In addition, the corrosion inhibiting efiectivene'ss of phosphate compounds in some instances can be increased by mixing such phosphates with cupric chloride, and such combinations are also within the scope of our invention. 1
The .chromates which are usefulfor the purpose of the invention include various water soluble metallic chromates and dichromates such as sodium chromate, potassium chromate, and zinc dichromate or mixtures thereof. The chrome-glucosates (a glucose molecule with four substituent chromate radicals) may also be employed for the purposes of this invention.
The dosage levels for the various ingredients will, of course, vary with the circumstances. The inclusion of the non-ionic surface active agent gives beneficial results when combined with as little as 3 parts per million or so of phosphate. Generally, the phosphate concentration will run from 5 to 75 parts per million. The amount of chromate will generally be from 3 to 20 parts per million. As a general rule, the amount of surface active agent added ranges from 1 to 10% of the phosphate (or the phosphate-chromate combination). In any event, the surface active agent need not be than 10 parts per million of the circulating water, and. a range of 0.1 to 10 parts per million of the surface active agent will be effective in substantially all cases. Indeed, a surface active agent concentration of 0.5 to 2 parts per million will be sufiicient to treat all but exceptional cases.
Our experience has shown that it is never necessary to exceed a total of parts per million of the com: bination (phosphate plus surface active agent or phosphate-chromate plus surface active agent) in any cooling tower of reasonable efiiciency, and that it is rarely necessary to go above 50 parts per million.
polyphosphates are 7 added in amountsgreater Where the combination of polyphosphate and chromate is employed, it is desirable to keep the ratio of phosphate to chromate in the range of from /2 to 10 parts by weight of polyphosphate for every part by weight of chromates.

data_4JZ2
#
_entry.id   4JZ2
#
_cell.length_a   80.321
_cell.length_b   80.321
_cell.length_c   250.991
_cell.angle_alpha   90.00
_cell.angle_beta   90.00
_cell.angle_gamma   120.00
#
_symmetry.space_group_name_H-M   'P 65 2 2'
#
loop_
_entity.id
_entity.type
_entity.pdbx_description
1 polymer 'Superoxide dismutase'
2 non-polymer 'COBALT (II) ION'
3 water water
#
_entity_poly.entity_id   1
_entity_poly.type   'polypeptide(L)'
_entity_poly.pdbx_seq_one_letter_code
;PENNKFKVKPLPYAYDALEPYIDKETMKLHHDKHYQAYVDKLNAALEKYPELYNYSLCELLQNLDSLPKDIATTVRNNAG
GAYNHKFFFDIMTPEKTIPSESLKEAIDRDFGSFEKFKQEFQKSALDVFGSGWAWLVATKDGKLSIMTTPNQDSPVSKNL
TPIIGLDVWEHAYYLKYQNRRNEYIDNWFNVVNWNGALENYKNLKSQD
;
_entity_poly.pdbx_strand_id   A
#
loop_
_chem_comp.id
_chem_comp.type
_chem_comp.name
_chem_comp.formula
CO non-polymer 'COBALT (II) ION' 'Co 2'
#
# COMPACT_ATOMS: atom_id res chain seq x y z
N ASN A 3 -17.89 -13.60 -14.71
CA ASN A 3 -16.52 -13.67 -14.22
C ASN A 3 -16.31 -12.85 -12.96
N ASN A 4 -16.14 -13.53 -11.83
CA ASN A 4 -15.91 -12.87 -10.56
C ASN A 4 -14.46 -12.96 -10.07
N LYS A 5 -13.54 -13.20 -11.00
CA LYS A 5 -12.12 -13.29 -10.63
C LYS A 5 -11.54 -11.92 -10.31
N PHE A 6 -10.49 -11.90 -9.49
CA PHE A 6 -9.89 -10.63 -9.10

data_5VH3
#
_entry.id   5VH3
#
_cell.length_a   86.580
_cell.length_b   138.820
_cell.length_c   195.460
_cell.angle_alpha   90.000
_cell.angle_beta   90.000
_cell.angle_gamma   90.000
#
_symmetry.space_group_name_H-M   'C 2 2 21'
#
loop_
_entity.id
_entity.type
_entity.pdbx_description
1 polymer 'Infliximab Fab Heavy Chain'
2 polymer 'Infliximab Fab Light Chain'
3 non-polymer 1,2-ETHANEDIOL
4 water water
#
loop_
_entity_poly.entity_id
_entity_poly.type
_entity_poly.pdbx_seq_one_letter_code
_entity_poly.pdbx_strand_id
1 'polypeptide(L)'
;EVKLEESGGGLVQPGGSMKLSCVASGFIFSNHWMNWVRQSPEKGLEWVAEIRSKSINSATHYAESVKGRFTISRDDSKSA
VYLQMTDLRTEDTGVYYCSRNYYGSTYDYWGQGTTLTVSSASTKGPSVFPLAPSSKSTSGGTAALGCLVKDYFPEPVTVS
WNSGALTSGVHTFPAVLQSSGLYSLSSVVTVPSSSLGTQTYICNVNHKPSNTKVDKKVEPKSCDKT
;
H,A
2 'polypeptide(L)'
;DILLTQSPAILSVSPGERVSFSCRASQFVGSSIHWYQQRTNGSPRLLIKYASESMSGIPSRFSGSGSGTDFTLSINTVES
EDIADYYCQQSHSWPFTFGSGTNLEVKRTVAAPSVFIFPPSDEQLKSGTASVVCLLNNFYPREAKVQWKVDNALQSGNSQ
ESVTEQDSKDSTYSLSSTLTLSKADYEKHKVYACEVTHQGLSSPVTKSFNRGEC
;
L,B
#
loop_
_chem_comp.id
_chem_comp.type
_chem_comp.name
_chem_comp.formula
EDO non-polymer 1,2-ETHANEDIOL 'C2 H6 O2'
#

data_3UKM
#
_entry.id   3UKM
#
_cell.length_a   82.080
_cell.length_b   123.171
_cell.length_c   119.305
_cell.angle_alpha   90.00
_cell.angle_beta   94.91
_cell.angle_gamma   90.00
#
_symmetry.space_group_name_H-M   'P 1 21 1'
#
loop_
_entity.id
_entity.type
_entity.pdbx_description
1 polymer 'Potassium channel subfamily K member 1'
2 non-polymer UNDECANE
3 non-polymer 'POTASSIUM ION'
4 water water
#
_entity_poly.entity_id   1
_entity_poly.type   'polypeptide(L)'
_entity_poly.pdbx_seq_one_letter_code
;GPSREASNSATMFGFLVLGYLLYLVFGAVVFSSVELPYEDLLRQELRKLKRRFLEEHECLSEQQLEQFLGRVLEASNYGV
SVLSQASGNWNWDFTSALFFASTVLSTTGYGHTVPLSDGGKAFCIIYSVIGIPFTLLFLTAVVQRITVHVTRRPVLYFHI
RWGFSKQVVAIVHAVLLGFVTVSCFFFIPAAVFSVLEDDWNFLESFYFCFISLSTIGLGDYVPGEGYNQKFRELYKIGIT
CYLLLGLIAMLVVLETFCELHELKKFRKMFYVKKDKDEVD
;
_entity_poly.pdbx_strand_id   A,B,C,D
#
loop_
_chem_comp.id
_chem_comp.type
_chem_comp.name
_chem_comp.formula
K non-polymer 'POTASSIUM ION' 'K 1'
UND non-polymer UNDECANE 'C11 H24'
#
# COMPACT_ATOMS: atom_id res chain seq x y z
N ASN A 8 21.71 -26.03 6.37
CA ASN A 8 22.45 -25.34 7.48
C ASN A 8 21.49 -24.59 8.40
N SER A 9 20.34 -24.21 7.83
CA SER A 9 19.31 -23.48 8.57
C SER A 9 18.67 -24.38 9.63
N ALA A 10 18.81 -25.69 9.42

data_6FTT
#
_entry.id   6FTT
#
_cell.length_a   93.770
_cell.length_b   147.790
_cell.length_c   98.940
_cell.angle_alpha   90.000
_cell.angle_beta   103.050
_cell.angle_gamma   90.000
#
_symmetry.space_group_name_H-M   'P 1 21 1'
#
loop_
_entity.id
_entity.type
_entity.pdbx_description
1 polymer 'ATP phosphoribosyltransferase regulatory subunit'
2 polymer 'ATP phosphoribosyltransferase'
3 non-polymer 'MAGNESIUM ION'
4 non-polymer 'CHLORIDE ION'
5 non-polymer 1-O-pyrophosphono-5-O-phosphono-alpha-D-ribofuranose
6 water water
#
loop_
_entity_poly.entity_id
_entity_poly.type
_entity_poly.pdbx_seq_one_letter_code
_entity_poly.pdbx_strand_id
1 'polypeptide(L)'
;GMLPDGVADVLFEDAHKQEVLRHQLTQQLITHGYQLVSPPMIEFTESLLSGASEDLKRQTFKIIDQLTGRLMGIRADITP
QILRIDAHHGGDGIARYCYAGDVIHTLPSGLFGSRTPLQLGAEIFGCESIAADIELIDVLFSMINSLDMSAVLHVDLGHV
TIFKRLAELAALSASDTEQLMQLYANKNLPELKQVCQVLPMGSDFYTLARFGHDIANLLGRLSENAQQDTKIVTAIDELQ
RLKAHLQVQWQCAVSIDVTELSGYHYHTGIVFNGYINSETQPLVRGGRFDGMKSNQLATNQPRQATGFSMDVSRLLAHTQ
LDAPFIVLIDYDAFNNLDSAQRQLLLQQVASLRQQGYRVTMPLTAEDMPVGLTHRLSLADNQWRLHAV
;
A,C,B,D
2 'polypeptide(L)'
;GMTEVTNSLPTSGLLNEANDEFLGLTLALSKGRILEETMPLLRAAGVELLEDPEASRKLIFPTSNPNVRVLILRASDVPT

In addition to the foregoing additives, the composition of the present invention may also include other additives customarily employed in cooling water treatment. For example, biocides may be added to the composition in suitable dosages, whereby their efficiency will then be enhanced.
Examples For the determination of corrosion inhibiting effectiveness, we employed a commercial cooling tower, equipped with suitable control instruments and auxiliary equipment. The pilot tower had means for providing automatic pH control.
Air was forced through the tower at a rate of about 1800 cubic feet per minute by a blower. Cooling water was circulated at a rate of 13 gallons per minute by means of a positive displacement pump and left the tower at a temperature of about 100 F. Flow of the tower water was divided into two streams, one entering a heat exchanger and one by-passing it. In the heat exchanger, the water was heated to about 135 F. by heat exchange with steam. The heated eflluent was combined with the by-passed water to produce a solution having a temperature of approximately 130 F. and this solution was then passed into a cylindrical chamber, the water passed through removable test nipples, over coil testers, and was then sprayed into the cooling tower proper. Water which entered the tower at about 30 F. was cooled about 30 F.
Feed solutions of corrosion inhibitors being tested were stored in stainless steel containers and fed continuously into the cooling tower by a positive displacement pump.
A typical analysis of the tap water used in the experiments is given in the following table:
TABLE II P.p.m. Total dissolved solids 230 Organic matter Trace pH 8.0 Phenolphthalein alkalinity as CaCO None Methyl orange alkalinity as CaCO 118 Hardness as CaCO 130 Silica as SiO 2 Iron as Fe 0.2 Calcium as Ca 36 Prior to the tests, the water was circulated through the tower to build up a dissolved solids content of from 1800 to 2000 p.p.m.
The scale formation in the cooling tower was determined in the following manner. At the end of a ten day test run, the water from the tower was drained and fresh tap water was added. After the water had circulated from 5 to minutes, a sample was taken and a calcium ion and magnesium ion content were determined by means of an analysis with ethylene diamine tetraacetic acid. About 1000 grams of the tetrasodium salt of ethylene diamine tetraacetic acid was dissolved in a portion of the cooling tower water and then added to the tower. The water was circulated through the tower overnight, with the heat and blower off, and with no makeup water allowed to enter the tower.
A sample of the circulated water was then taken for calcium ion and magnesium ion determinations.